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What Are Vaccines, and How Do They Work?

The goal of vaccines is to greatly reduce the complications caused by childhood diseases. Although some diseases might be good for us to catch and leave us stronger, others cause more harm than good and leave us weaker. Vaccines prepare our bodies to fight against harmful diseases that we are likely to encounter in the world.

To understand how vaccines work, imagine that your immune system is a dictionary. For every substance that your body encounters, the immune system records a definition and an action. The definition is the description of the substance. The action tells the body what to do with the substance, like absorb it or attack it.

But, before your body knows what to do with something, it must identify the substance first. The way your body identifies something is based on the shapes found on the surface of that thing. These shapes are called antigens—physical characteristics of an object that the immune system can recognize. Vaccines help your body identify what infections look like so that the immune system can use its natural defenses to treat them.

For example, imagine a child eating a strawberry. It is important that the immune system has identified the strawberry as food and absorbs it. Now imagine a child who catches a cold. It is important that the immune system has identified the cold as harmful and attacks it. Vaccines don’t change how your body acts when it encounters something; they just help your body identify what it encountered.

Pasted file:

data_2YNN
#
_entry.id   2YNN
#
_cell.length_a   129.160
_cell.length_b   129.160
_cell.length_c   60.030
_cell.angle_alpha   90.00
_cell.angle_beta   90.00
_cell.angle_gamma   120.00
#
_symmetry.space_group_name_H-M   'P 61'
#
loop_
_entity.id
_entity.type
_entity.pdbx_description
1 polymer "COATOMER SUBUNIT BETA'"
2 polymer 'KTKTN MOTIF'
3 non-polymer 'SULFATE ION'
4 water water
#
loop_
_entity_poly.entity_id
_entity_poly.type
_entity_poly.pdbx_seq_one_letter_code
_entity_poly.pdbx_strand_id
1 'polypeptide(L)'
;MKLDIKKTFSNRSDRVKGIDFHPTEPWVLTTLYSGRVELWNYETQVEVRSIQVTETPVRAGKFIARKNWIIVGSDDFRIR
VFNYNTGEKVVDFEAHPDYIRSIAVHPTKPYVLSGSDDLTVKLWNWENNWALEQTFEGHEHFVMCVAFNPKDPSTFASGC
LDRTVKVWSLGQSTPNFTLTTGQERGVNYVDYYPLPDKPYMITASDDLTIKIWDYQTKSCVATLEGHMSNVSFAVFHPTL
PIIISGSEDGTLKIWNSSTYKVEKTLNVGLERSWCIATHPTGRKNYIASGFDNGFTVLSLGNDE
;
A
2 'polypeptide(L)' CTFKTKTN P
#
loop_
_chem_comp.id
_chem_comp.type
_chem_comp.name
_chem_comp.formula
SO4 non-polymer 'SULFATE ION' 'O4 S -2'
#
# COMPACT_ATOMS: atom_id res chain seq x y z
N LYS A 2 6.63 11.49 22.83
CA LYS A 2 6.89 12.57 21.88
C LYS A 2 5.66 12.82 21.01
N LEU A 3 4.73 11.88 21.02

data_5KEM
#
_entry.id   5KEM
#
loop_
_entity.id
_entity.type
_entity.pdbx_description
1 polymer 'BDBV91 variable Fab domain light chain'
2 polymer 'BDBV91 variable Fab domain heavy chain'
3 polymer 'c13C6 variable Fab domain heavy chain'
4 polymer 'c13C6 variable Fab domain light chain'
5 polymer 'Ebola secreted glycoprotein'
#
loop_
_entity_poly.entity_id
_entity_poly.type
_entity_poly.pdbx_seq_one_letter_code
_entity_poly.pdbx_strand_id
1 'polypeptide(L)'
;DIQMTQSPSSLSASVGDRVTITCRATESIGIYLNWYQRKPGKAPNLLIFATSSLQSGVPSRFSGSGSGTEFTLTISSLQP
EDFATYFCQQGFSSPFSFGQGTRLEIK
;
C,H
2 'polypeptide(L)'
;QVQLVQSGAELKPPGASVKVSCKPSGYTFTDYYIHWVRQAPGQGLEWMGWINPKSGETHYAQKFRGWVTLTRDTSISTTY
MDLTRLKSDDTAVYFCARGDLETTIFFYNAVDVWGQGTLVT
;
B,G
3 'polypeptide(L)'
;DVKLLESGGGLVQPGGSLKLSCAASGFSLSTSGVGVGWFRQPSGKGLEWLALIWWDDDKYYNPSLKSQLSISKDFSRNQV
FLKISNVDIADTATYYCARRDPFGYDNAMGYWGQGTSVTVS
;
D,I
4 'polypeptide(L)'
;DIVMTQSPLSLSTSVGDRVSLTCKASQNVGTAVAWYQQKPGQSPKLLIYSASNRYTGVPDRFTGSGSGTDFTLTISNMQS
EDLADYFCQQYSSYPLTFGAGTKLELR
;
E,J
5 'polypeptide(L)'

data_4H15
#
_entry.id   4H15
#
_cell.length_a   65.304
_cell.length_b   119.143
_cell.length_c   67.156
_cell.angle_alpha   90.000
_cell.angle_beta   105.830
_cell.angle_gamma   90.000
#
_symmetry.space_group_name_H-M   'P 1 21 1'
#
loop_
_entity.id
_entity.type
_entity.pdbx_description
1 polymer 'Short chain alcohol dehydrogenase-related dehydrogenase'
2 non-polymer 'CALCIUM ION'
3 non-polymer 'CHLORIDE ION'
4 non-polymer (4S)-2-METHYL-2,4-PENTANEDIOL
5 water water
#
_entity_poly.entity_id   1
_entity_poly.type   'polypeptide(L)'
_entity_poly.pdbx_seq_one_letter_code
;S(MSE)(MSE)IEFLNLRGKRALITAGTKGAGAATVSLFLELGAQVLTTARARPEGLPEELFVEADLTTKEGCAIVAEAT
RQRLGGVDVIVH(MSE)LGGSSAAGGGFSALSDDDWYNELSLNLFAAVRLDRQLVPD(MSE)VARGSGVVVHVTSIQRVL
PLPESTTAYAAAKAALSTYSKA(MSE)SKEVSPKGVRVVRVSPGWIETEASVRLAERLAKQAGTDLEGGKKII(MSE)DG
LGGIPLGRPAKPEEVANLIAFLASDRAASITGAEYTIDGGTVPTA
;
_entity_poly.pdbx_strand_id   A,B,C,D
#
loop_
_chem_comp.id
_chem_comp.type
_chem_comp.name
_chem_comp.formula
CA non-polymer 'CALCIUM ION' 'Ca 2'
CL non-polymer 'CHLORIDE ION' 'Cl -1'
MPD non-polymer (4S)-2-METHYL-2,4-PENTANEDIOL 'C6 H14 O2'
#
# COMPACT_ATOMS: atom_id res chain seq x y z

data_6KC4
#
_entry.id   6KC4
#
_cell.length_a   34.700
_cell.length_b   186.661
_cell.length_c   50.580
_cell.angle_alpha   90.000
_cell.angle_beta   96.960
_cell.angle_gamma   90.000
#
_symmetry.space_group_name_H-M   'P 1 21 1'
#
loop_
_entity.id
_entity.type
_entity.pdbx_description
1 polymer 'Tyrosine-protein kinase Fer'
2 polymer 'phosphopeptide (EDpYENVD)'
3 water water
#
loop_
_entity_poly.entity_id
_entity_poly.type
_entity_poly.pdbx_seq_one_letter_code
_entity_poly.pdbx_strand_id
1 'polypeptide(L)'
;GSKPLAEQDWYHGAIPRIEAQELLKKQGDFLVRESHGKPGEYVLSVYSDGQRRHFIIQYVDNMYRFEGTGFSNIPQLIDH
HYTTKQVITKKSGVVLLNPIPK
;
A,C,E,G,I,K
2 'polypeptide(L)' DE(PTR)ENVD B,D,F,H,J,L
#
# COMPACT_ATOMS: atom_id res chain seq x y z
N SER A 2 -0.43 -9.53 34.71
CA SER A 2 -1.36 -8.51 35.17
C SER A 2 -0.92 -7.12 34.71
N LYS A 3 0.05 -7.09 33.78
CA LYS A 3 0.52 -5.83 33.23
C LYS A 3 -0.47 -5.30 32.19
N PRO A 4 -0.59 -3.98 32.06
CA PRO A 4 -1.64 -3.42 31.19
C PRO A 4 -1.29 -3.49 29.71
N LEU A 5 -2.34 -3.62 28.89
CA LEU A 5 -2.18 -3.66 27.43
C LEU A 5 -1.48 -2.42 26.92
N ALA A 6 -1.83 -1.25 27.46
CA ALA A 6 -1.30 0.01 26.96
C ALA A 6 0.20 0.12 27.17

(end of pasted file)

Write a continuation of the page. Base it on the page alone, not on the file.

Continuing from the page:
Children are born with a bunch of blank definitions for serious childhood diseases like measles, pertussis (whooping cough), rotavirus, and others. If the child is unvaccinated and encounters one of those diseases, it takes time for the child’s immune system to examine the disease, record a description of it, and decide if the disease should be attacked. Unfortunately, this process takes so long that, by the time the definition and action are recorded, the disease may have already caused some permanent harm to the child. Vaccines teach our immune systems to fight diseases that otherwise would take them too long to recognize as harmful.

A vaccine for a particular disease may contain deactivated bacteria from that disease, or a deactivated or weakened live virus. The vaccine is given to a child with blank definitions. The child’s immune system can take its time defining what the disease looks like and noting to attack it. When encountering the live disease for the first time, the child’s immune system will be ready to fight it immediately and prevent serious illness or permanent harm.